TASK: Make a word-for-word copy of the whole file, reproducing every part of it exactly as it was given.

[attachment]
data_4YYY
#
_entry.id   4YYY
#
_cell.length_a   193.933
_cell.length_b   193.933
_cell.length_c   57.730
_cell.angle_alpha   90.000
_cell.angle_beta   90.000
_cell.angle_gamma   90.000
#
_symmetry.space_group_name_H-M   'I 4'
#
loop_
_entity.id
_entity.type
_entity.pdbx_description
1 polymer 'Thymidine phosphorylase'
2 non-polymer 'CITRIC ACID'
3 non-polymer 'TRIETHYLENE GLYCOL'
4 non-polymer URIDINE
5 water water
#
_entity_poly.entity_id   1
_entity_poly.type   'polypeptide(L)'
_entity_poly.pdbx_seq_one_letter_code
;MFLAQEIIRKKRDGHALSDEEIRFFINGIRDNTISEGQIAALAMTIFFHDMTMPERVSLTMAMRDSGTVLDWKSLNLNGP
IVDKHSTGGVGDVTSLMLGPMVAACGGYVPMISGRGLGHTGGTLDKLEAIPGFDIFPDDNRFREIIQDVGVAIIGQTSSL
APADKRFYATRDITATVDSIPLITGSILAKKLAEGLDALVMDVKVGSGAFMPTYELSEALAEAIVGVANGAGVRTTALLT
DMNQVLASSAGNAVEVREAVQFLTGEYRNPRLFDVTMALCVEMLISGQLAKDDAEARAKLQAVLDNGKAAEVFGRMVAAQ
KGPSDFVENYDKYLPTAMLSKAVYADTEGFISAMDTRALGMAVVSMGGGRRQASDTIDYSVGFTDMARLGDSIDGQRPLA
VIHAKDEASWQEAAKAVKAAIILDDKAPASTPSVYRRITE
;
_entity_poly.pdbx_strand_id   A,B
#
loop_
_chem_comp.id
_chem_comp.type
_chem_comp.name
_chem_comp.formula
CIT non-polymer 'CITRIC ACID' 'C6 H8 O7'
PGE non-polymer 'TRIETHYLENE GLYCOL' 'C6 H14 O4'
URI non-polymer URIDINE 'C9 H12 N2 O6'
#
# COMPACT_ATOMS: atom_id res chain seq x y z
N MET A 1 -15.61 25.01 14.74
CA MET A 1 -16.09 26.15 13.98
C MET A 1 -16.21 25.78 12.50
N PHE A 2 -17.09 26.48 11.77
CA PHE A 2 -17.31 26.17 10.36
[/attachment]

data_4YYY
#
_entry.id   4YYY
#
_cell.length_a   193.933
_cell.length_b   193.933
_cell.length_c   57.730
_cell.angle_alpha   90.000
_cell.angle_beta   90.000
_cell.angle_gamma   90.000
#
_symmetry.space_group_name_H-M   'I 4'
#
loop_
_entity.id
_entity.type
_entity.pdbx_description
1 polymer 'Thymidine phosphorylase'
2 non-polymer 'CITRIC ACID'
3 non-polymer 'TRIETHYLENE GLYCOL'
4 non-polymer URIDINE
5 water water
#
_entity_poly.entity_id   1
_entity_poly.type   'polypeptide(L)'
_entity_poly.pdbx_seq_one_letter_code
;MFLAQEIIRKKRDGHALSDEEIRFFINGIRDNTISEGQIAALAMTIFFHDMTMPERVSLTMAMRDSGTVLDWKSLNLNGP
IVDKHSTGGVGDVTSLMLGPMVAACGGYVPMISGRGLGHTGGTLDKLEAIPGFDIFPDDNRFREIIQDVGVAIIGQTSSL
APADKRFYATRDITATVDSIPLITGSILAKKLAEGLDALVMDVKVGSGAFMPTYELSEALAEAIVGVANGAGVRTTALLT
DMNQVLASSAGNAVEVREAVQFLTGEYRNPRLFDVTMALCVEMLISGQLAKDDAEARAKLQAVLDNGKAAEVFGRMVAAQ
KGPSDFVENYDKYLPTAMLSKAVYADTEGFISAMDTRALGMAVVSMGGGRRQASDTIDYSVGFTDMARLGDSIDGQRPLA
VIHAKDEASWQEAAKAVKAAIILDDKAPASTPSVYRRITE
;
_entity_poly.pdbx_strand_id   A,B
#
loop_
_chem_comp.id
_chem_comp.type
_chem_comp.name
_chem_comp.formula
CIT non-polymer 'CITRIC ACID' 'C6 H8 O7'
PGE non-polymer 'TRIETHYLENE GLYCOL' 'C6 H14 O4'
URI non-polymer URIDINE 'C9 H12 N2 O6'
#
# COMPACT_ATOMS: atom_id res chain seq x y z
N MET A 1 -15.61 25.01 14.74
CA MET A 1 -16.09 26.15 13.98
C MET A 1 -16.21 25.78 12.50
N PHE A 2 -17.09 26.48 11.77
CA PHE A 2 -17.31 26.17 10.36